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Sen. Cory Gardner says Colorado natural gas could buy diplomatic influence in Europe

‘The U.S. could push back on Vladimir Putin’

WASHINGTON – U.S. Sen. Cory Gardner’s plans for Colorado’s natural gas production reach far beyond economic development into U.S. foreign policy.

“Colorado could play a key role in countering Russian aggression,” the Colorado Republican told Colorado Politics.

The U.S. Geological Survey says recent discoveries show Colorado might have the nation’s second-largest natural gas reserves, most of it lying untapped in the Piceance Basin in the northwest corner of the state.

So far, economic development plans call for the gas to supply the U.S. market and to provide exports to Asian countries.

But Gardner says the gas could be liquefied and shipped to Europe for a bigger market and to counter the political influence Russians are gaining from their Nord Stream pipelines carrying gas to their European neighbors. The pipelines supply about 43 percent of the European Union’s natural gas, some of it to countries that dislike Russia’s political influence but feel dependent on its energy resources.

“The U.S. could push back on Vladimir Putin,” partly with Colorado’s natural gas, Gardner said.

The issue arose Thursday as the Senate Energy and Natural Resources Committee, which includes Gardner as a member, held a hearing to discuss potential U.S. liquefied natural gas exports to Europe.

[image2,mugshot]Congress is trying to take a bigger role in European energy supplies as recent geological discoveries reveal bigger opportunities for natural gas production and export by the United States. They also are revealing options to compete with Russian suppliers in a contest some Russian politicians are calling the “gas war.”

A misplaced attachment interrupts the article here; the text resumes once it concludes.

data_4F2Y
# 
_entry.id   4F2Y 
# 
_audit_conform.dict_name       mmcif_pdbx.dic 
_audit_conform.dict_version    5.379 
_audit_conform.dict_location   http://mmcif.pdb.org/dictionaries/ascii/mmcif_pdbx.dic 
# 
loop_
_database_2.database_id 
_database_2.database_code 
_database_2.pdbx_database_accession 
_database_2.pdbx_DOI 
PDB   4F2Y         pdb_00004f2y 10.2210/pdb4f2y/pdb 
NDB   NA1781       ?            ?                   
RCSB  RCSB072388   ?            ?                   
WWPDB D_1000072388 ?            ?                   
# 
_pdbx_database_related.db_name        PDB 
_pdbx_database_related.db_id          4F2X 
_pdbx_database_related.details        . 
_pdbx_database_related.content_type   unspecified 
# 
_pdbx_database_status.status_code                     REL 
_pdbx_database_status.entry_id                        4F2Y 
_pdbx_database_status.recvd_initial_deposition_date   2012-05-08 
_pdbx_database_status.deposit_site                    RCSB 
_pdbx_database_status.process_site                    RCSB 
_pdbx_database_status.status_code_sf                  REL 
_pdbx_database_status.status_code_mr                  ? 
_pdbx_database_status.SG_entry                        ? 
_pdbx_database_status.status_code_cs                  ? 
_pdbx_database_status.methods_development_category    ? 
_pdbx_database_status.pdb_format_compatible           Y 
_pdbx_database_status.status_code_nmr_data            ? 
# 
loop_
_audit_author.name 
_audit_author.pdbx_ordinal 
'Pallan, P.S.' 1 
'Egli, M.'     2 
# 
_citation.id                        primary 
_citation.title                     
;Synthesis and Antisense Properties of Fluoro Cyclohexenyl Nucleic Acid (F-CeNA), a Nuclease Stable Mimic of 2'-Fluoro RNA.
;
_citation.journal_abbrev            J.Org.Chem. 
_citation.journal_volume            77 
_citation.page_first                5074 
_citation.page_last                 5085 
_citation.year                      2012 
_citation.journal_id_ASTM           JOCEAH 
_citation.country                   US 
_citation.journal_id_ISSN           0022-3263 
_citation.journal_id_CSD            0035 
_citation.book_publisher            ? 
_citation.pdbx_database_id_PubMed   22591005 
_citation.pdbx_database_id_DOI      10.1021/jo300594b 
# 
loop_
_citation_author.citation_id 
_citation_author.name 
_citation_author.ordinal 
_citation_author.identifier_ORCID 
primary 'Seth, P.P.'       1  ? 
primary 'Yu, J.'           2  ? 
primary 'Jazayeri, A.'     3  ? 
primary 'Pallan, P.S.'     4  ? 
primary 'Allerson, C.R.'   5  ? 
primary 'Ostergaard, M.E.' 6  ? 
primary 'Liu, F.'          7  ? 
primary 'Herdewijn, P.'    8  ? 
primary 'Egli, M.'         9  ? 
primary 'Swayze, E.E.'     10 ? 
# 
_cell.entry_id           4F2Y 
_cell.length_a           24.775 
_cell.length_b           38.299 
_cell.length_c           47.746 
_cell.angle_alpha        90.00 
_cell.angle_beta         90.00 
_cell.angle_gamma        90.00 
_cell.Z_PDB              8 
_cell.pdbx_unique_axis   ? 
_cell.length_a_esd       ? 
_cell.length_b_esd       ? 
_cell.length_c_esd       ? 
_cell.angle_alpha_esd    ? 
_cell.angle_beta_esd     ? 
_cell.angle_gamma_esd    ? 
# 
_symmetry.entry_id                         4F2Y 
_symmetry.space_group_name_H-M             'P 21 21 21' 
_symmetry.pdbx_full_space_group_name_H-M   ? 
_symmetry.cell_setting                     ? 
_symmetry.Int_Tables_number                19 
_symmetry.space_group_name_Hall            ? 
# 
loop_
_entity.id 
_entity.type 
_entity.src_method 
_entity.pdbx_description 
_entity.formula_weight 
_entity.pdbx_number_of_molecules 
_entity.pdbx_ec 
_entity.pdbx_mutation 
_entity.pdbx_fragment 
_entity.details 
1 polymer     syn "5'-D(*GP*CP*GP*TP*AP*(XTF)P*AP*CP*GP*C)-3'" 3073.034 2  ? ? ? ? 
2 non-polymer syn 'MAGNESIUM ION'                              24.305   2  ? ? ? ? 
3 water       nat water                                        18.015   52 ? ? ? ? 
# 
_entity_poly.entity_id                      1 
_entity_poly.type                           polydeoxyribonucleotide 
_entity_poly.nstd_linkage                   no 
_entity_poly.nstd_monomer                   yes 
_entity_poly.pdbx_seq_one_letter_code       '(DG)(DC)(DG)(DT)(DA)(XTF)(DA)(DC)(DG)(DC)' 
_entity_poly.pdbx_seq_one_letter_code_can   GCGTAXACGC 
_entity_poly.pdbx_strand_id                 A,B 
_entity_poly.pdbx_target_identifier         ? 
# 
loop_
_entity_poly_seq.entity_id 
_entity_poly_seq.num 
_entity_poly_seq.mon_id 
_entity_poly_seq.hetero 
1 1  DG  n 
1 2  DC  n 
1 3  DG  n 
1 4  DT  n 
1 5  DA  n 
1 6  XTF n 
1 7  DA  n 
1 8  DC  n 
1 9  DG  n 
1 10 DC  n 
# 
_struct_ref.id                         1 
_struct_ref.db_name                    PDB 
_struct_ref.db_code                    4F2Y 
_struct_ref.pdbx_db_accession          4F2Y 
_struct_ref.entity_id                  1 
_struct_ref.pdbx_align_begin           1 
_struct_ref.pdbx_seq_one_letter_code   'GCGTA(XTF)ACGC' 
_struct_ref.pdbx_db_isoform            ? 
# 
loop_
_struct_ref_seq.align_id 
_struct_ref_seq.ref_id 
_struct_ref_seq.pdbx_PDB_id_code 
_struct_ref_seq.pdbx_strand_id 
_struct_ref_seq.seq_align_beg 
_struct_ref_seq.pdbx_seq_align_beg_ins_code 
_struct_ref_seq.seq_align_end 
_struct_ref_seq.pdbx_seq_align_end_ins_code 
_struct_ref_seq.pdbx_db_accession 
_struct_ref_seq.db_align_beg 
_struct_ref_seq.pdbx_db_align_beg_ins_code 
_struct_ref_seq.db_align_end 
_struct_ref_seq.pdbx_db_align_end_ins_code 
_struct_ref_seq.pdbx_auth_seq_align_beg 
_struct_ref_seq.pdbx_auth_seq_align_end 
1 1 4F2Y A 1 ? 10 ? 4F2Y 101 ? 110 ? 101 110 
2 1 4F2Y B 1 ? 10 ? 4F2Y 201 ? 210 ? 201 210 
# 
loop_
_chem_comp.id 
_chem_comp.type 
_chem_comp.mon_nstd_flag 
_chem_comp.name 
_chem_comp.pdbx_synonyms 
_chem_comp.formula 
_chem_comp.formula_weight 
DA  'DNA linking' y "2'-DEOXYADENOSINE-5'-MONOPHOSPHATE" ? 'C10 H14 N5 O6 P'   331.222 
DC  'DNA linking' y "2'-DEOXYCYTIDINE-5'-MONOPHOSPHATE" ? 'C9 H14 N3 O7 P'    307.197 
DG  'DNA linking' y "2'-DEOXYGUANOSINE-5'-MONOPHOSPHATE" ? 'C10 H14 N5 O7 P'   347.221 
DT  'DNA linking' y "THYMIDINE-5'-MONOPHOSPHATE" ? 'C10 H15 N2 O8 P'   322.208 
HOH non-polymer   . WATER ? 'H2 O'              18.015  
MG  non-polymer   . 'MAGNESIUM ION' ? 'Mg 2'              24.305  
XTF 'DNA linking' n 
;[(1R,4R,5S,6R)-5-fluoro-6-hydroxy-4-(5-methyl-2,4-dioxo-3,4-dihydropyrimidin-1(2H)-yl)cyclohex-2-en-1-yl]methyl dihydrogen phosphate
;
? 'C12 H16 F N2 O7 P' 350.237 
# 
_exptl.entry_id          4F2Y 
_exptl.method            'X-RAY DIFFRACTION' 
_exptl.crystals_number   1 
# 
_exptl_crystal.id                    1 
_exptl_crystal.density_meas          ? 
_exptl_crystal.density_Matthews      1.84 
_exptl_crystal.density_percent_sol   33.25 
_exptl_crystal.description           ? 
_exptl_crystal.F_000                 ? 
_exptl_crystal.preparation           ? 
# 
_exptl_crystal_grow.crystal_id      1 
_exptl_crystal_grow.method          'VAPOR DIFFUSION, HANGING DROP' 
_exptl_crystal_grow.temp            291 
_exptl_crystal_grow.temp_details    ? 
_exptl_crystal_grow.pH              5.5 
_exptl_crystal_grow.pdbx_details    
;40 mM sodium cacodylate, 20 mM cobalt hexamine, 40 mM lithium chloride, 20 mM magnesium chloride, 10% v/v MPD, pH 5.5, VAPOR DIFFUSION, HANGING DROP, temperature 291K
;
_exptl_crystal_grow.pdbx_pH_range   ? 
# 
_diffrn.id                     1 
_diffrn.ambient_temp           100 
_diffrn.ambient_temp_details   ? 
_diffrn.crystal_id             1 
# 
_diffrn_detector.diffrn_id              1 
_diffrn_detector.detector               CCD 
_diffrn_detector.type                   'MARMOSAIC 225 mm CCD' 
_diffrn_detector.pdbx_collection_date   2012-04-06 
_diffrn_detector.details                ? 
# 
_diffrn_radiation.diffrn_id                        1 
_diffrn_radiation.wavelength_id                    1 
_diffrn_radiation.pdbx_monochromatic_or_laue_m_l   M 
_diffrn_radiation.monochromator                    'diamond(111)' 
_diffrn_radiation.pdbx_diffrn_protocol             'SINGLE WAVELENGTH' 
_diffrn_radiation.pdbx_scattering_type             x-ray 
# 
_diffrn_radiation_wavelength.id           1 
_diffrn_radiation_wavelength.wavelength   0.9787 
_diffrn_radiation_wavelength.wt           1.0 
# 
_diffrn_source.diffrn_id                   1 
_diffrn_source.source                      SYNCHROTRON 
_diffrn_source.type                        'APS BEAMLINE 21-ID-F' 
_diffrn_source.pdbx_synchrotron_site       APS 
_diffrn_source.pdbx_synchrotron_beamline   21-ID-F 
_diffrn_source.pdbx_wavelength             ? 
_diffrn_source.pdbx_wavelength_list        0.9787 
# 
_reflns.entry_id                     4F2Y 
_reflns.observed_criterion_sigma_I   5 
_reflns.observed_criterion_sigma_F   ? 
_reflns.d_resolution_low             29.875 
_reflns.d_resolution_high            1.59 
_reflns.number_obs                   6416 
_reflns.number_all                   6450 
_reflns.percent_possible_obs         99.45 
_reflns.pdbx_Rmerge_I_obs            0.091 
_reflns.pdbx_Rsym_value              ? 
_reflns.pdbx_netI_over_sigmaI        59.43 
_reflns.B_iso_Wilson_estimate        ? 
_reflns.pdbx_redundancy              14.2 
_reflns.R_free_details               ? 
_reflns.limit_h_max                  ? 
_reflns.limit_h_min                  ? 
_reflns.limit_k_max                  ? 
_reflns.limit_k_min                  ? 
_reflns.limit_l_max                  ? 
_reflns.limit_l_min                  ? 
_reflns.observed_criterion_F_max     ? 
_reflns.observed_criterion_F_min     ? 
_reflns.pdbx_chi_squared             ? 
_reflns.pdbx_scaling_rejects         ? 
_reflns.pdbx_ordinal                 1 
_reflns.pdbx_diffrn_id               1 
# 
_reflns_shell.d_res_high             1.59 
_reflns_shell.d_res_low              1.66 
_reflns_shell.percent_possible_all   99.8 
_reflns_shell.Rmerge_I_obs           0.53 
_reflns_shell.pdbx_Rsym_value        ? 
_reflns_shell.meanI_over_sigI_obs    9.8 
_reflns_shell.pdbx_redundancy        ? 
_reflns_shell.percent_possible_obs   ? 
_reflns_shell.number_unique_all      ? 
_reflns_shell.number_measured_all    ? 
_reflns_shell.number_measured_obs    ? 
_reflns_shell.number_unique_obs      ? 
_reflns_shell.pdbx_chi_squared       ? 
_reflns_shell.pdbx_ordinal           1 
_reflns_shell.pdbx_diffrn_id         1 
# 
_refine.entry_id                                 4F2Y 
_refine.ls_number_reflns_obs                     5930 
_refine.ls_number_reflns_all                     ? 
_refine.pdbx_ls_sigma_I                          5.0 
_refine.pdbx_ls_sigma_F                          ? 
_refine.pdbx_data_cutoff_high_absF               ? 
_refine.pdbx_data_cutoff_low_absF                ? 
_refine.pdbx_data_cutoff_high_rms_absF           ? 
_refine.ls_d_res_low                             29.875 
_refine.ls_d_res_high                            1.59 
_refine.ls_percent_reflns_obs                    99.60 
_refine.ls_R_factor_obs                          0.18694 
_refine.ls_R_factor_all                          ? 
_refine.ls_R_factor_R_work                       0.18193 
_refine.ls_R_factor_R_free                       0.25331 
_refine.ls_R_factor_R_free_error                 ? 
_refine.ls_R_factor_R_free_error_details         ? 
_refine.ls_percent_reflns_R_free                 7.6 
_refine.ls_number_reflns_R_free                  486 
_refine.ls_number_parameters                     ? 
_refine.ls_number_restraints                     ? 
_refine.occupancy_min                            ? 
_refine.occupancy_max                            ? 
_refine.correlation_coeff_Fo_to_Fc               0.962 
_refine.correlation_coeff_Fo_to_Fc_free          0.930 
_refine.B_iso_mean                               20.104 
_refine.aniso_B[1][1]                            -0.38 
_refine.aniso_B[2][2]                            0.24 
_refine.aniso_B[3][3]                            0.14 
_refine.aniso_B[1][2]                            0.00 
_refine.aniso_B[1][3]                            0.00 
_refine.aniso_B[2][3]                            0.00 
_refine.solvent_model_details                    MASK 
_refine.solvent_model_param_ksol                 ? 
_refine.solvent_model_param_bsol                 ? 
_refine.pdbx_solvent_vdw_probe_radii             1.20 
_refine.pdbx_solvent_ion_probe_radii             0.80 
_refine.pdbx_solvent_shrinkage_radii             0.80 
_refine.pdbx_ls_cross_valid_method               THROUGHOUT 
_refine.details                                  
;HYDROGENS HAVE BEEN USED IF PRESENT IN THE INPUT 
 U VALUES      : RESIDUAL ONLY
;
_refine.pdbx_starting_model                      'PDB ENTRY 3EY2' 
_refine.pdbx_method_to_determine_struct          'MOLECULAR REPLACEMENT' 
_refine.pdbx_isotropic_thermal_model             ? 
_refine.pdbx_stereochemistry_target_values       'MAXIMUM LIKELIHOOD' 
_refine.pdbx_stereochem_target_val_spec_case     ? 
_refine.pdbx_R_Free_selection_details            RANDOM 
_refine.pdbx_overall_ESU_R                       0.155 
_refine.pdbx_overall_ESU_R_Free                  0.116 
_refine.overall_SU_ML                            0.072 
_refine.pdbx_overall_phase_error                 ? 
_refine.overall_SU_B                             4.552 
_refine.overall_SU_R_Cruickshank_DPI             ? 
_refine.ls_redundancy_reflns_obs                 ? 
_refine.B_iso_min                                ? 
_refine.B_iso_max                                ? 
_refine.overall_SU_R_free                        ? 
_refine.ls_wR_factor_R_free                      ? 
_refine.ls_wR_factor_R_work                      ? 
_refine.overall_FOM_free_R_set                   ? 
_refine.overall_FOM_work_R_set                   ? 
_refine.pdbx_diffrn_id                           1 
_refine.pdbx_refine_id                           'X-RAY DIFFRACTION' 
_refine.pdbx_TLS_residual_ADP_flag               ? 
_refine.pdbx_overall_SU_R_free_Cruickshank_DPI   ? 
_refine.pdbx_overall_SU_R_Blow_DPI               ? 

Gardner has argued strongly in Congress for a policy of caution toward Russia, once even co-sponsoring legislation to sanction the country for its alleged meddling in the campaign that led to the election of President Donald Trump.

His recent foreign policy strategies also reflect his efforts to promote Colorado’s energy industry, which he said could be used as “a diplomatic tool.”

The Senate Foreign Relations Committee had been set to vote Thursday on a bill Gardner co-wrote called the Asia Reassurance Initiative Act of 2018. A provision of the bill would require the U.S. State Department to develop “a new comprehensive U.S. policy to promote energy exports” in Asian countries.

Preparations for an onslaught by Hurricane Florence in the Carolinas delayed the vote.

The main avenue for liquefied natural gas from Colorado would be through pipelines leading to the planned Jordan Cove Energy Project at Coos Bay, Oregon. The plant would be used as a main depot for exporting liquefied natural gas.

“I strongly support Jordan Cove,” Gardner said.

His recommendation for liquefied natural gas exports to Europe fits closely with comments from Steven Winberg, the U.S. Energy Department’s assistant secretary of fossil energy. Winberg testified during the Senate hearing Thursday.

“LNG (liquefied natural gas), including U.S. LNG, provides an important option for Europe as it pursues diversification of energy supply,” Winberg said in his testimony. “Particularly as (European Union) member states decrease their reliance on generation from coal to comply with EU emission goals, European countries are becoming more dependent on gas overall.”

The ability for U.S. gas suppliers to compete in Europe has been slowed by the long government permitting process for pipelines and political opposition, he said.

The Jordan Cove Energy Project won approval from the Federal Energy Regulatory Commission in 2009 but the same agency later denied the approval after complaints from environmentalists, landowners and Native American tribes. They said the environmental impact would create pollution and damage their property.

Nevertheless, Energy Department officials want to increase natural gas production and exports.

The U.S. Energy Information Agency predicts domestic gas production will rise from 81 billion cubic feet per day this year to 103 billion cubic feet per day by 2029. About 10 percent of U.S. liquefied natural gas exports are sent to Europe.

“With U.S. LNG exports on the rise, U.S LNG will increase the liquidity of global LNG trade and enhance supply security for Europe,” Winberg said.

Gardner envisions another undeveloped market for Colorado’s natural gas. The abundance of ethane found in the state’s natural gas reserves make them good candidates for manufacturing plastics.

Plans are being made to build “cracker” plants in Colorado that can convert the natural gas to plastics, Gardner said.